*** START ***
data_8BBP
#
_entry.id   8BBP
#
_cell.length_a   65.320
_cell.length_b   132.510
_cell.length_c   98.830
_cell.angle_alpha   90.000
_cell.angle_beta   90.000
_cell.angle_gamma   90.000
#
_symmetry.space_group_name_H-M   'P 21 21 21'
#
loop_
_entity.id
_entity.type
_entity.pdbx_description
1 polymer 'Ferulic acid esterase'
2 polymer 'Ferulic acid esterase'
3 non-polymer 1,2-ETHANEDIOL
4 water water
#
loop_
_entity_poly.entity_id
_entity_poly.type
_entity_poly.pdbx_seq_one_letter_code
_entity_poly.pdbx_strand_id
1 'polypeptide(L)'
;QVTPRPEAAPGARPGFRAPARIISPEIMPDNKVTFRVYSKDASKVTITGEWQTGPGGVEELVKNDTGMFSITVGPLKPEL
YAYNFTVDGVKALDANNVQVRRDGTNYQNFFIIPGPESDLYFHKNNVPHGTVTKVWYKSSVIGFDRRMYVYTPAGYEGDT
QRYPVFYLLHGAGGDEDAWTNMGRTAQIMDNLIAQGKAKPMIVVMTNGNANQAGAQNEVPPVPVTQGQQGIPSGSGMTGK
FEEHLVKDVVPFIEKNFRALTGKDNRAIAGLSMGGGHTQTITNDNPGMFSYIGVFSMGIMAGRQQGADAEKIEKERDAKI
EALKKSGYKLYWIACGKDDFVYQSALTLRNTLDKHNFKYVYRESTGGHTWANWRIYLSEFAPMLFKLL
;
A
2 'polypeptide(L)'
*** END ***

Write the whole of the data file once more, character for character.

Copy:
data_8BBP
#
_entry.id   8BBP
#
_cell.length_a   65.320
_cell.length_b   132.510
_cell.length_c   98.830
_cell.angle_alpha   90.000
_cell.angle_beta   90.000
_cell.angle_gamma   90.000
#
_symmetry.space_group_name_H-M   'P 21 21 21'
#
loop_
_entity.id
_entity.type
_entity.pdbx_description
1 polymer 'Ferulic acid esterase'
2 polymer 'Ferulic acid esterase'
3 non-polymer 1,2-ETHANEDIOL
4 water water
#
loop_
_entity_poly.entity_id
_entity_poly.type
_entity_poly.pdbx_seq_one_letter_code
_entity_poly.pdbx_strand_id
1 'polypeptide(L)'
;QVTPRPEAAPGARPGFRAPARIISPEIMPDNKVTFRVYSKDASKVTITGEWQTGPGGVEELVKNDTGMFSITVGPLKPEL
YAYNFTVDGVKALDANNVQVRRDGTNYQNFFIIPGPESDLYFHKNNVPHGTVTKVWYKSSVIGFDRRMYVYTPAGYEGDT
QRYPVFYLLHGAGGDEDAWTNMGRTAQIMDNLIAQGKAKPMIVVMTNGNANQAGAQNEVPPVPVTQGQQGIPSGSGMTGK
FEEHLVKDVVPFIEKNFRALTGKDNRAIAGLSMGGGHTQTITNDNPGMFSYIGVFSMGIMAGRQQGADAEKIEKERDAKI
EALKKSGYKLYWIACGKDDFVYQSALTLRNTLDKHNFKYVYRESTGGHTWANWRIYLSEFAPMLFKLL
;
A
2 'polypeptide(L)'